There was also a convincing presentation by the Fibre Institute Bremen on the results of a survey of spinning mills carried out worldwide in cooperation with the Bremen Cotton Exchange. The survey dealt with disruptive quality defects in supplied cotton, the use of fibre blends and the use of cotton from alternative production methods. The results of a further survey conducted by the Bremen Cotton Exchange among clothing manufacturers and retailers also attracted a great deal of attention. It provided information on the evaluation of cotton quality and other cotton properties, the use of textiles made from other natural, mixed and/or man-made fibres, the importance of sustainability at retail level, and the willingness to make procurement processes transparent.

Last but not least, two days before the start of the conference, international network meetings were held by both the Steering Committee of the Discover Natural Fibres Initiative (DNFI) and the International Committee on Cotton Testing Methods (ICCTM) of the International Textile Manufacturers Federation (ITMF).

“We are very proud that the premiere of the hybrid version of the International Cotton Conference Bremen has ended successfully. I am therefore very grateful to everyone who made this possible,” stressed Stephanie Silber, President of the Bremen Cotton Exchange and Managing Director of the traditional cotton trading company Otto Stadtlander GmbH.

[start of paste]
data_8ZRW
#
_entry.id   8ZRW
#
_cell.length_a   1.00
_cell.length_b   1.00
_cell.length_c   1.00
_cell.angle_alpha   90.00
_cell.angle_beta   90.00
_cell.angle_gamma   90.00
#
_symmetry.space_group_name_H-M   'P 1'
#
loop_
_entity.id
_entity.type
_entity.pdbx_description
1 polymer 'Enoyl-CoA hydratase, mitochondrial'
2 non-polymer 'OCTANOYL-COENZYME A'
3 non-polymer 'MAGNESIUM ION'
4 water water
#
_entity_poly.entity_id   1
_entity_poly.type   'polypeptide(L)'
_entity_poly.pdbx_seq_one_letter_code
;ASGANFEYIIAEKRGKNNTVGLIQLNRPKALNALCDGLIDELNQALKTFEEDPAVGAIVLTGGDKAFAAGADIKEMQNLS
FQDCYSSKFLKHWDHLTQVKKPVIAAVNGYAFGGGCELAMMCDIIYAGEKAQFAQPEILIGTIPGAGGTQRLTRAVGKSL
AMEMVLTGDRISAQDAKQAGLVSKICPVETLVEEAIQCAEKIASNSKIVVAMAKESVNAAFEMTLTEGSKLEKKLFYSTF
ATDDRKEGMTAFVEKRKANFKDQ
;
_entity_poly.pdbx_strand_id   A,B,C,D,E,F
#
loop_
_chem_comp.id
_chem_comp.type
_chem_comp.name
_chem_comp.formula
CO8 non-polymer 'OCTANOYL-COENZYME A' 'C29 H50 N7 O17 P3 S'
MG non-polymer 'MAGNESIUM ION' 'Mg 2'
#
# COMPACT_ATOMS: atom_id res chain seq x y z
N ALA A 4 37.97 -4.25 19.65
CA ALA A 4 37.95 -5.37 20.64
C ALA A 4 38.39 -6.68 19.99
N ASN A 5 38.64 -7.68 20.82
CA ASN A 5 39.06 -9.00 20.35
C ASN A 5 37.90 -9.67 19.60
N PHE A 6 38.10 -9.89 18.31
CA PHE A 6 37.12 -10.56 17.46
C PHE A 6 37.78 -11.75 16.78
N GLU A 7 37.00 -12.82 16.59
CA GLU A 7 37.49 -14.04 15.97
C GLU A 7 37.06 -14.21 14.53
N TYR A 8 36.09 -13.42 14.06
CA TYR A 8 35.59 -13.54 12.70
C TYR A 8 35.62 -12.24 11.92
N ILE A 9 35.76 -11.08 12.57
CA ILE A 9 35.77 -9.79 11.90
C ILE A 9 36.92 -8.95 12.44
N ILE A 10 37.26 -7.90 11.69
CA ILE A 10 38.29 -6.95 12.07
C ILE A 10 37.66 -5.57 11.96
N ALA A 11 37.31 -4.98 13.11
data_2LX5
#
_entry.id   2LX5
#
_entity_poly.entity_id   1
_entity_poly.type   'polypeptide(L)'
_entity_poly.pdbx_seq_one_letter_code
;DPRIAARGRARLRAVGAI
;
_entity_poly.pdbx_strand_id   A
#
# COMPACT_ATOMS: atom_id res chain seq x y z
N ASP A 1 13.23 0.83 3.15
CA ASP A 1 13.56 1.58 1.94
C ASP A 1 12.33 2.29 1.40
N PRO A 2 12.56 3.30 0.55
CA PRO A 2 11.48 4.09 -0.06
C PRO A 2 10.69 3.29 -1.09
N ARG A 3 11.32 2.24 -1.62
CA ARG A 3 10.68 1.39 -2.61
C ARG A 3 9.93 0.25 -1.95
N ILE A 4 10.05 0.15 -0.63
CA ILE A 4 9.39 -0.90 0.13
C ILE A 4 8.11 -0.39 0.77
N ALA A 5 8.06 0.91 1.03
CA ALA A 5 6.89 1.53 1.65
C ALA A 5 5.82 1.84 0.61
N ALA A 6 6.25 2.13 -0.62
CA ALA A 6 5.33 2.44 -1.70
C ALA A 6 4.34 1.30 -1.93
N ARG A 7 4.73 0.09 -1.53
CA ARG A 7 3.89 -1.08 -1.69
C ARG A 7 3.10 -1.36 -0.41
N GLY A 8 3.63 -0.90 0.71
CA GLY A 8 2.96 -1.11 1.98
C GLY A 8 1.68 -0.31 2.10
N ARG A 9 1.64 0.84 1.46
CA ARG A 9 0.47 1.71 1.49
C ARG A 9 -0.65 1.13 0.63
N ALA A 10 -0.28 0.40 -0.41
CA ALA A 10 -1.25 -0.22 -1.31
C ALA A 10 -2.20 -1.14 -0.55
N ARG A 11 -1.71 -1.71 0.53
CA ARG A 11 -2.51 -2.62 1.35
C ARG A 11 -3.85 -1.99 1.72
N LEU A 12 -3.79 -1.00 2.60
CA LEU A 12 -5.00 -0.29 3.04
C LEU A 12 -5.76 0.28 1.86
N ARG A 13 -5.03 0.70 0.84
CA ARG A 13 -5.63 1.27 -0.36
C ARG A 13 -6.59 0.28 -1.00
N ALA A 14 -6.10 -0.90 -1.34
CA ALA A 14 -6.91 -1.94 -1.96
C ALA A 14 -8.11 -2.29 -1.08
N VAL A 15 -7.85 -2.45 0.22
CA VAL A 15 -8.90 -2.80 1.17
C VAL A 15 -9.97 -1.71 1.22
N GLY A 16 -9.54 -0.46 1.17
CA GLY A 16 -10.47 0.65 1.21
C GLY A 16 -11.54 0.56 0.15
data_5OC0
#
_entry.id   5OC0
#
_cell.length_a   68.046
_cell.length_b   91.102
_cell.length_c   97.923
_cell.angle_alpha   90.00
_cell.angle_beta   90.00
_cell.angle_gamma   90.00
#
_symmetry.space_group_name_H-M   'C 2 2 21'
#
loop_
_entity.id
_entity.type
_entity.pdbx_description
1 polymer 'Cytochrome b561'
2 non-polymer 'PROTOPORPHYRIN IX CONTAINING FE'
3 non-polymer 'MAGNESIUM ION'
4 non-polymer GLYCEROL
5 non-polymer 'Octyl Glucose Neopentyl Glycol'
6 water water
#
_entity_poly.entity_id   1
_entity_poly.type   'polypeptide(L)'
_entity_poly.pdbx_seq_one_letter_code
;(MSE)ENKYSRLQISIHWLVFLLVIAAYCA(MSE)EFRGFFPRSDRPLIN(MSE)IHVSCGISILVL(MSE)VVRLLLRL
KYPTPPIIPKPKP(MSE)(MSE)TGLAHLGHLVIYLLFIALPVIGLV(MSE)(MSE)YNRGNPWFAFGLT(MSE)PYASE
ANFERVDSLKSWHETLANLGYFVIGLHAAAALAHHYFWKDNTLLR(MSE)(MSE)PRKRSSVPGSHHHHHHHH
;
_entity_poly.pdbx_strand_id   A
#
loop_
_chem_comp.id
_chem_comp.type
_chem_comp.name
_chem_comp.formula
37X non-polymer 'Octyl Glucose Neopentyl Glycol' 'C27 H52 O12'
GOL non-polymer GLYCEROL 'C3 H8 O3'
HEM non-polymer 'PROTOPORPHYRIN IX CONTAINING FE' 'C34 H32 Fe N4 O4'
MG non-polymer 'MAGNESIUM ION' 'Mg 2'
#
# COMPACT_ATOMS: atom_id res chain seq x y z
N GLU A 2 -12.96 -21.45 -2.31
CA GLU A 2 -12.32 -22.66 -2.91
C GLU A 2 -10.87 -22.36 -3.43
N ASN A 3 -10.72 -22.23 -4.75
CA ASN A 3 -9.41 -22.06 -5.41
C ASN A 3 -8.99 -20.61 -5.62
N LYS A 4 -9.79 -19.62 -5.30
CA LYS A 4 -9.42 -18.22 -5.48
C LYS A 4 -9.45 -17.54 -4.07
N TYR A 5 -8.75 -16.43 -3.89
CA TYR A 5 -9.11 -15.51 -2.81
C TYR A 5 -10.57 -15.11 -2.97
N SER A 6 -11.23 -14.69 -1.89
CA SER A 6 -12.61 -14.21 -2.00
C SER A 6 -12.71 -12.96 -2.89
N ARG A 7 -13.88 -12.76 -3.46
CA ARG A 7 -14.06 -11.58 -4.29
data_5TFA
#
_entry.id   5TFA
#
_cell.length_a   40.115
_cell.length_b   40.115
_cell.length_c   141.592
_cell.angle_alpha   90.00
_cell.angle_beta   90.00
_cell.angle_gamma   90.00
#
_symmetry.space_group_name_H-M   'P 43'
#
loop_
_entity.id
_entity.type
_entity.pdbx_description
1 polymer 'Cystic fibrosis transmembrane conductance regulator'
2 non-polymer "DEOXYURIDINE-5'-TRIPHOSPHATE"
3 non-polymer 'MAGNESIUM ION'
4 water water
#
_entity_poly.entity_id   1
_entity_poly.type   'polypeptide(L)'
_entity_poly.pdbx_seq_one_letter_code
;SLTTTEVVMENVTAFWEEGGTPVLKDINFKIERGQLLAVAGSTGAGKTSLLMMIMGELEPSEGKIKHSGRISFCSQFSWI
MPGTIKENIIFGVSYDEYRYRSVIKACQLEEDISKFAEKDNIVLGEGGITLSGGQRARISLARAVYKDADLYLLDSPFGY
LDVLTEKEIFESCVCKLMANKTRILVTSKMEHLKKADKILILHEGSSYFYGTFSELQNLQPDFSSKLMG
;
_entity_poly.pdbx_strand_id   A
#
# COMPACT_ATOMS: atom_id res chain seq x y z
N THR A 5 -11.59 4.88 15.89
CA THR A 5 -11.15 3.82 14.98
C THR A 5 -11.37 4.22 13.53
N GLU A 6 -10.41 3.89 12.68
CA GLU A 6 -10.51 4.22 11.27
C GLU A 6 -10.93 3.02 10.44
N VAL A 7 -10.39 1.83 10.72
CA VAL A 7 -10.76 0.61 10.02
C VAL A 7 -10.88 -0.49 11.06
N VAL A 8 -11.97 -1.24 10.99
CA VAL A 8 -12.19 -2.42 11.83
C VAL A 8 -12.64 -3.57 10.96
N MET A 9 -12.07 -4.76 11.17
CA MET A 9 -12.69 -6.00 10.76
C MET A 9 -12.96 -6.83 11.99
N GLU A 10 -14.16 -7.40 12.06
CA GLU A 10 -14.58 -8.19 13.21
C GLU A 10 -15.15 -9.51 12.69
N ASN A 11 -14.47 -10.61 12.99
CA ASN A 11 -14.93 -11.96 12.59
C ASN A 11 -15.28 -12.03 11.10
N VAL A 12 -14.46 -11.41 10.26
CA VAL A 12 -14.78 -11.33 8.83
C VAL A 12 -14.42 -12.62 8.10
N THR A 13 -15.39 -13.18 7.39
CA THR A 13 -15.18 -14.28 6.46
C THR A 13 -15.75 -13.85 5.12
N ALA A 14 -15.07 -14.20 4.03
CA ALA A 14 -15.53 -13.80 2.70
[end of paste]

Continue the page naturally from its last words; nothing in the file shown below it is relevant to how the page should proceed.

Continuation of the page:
“The attractive composition of the conference programme once again shows how valuable the intensive cooperation between the Fibre Institute Bremen and the Bremen Cotton Exchange is, in which science and practice complement each other perfectly,” said Prof. Axel Herrmann for the Fibre Institute Bremen (FIBRE).

“Again, the Bremen Conference has brought together leaders from around the world to address the critical ideas and challenges facing our industry. This conference continued to advance the sustainability efforts that are so important to all of us as we pursue the technical and market opportunities for cotton,” confirmed Mark Messura, Senior Vice President, Global Supply Chain Marketing for Cotton Incorporated.

Prof. Thomas Schneider, University of Applied Sciences for Technology and Economics (HTW), Berlin, added: “We have seen that cotton is indispensable for the future because of its properties as a natural, innovative, renewable, biodegradable, and recyclable raw material. The possibilities of its use go far beyond processing into clothing and are far from exhausted from the point of view of research.”

The next International Cotton Conference will be held on March 30-31, 2022, the year of the 150th anniversary of the Bremen Cotton Exchange.

We will continue to report in detail about the other contents of the cotton conference in our media, such as the Bremen Cotton Report, the websites of the Bremen Cotton Exchange and the Fibre Institute, as well as on the social media channels Facebook, LinkedIn, and Instagram. The conference news and programme details are still available on the conference website:

We look forward to active media coverage. Interview requests are processed as quickly as possible.

Images contained in the press release can be used for publication, provided that the source/author is credited.

For further information and interview requests, please contact:

Bremen Cotton Exchange

Elke Hortmeyer, Director of Communications and International Relations

Tel.: +49-421-3397016 | E-Mail:  |